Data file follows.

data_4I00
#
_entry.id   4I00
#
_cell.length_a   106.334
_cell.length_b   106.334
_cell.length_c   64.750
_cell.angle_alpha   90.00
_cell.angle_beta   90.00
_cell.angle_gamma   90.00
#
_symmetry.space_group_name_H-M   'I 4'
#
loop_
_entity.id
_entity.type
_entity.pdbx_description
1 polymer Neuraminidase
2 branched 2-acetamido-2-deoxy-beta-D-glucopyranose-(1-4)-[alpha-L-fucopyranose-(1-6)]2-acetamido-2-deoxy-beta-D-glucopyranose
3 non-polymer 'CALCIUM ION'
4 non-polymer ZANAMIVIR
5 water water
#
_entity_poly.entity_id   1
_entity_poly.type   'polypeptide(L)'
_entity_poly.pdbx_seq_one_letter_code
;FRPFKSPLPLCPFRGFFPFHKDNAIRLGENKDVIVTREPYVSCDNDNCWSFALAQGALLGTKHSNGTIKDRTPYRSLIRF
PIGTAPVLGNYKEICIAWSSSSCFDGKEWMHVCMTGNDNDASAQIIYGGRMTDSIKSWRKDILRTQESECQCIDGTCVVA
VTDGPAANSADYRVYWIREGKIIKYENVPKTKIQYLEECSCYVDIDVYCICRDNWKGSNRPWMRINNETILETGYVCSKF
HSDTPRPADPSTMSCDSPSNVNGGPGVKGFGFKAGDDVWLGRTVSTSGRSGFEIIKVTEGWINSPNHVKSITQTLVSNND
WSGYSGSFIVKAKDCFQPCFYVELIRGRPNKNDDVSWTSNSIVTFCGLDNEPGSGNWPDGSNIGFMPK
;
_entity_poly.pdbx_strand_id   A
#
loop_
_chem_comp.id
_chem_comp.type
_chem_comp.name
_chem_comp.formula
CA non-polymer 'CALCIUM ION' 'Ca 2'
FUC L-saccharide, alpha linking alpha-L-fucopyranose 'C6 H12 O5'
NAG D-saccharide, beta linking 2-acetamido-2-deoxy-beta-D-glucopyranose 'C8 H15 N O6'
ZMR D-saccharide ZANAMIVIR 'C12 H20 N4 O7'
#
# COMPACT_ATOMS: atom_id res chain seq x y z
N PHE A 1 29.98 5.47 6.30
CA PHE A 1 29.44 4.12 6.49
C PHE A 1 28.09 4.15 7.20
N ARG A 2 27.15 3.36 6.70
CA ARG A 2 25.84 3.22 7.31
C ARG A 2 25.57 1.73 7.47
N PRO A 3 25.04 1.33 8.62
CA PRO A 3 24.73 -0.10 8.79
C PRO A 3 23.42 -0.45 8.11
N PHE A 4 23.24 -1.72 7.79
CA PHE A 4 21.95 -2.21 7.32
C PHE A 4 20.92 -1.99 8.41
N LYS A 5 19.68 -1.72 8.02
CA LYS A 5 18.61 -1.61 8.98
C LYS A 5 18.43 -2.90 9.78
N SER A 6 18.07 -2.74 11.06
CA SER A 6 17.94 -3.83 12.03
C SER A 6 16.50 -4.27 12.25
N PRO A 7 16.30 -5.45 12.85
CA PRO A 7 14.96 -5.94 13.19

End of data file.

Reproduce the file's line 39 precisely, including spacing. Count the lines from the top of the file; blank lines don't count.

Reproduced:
_chem_comp.formula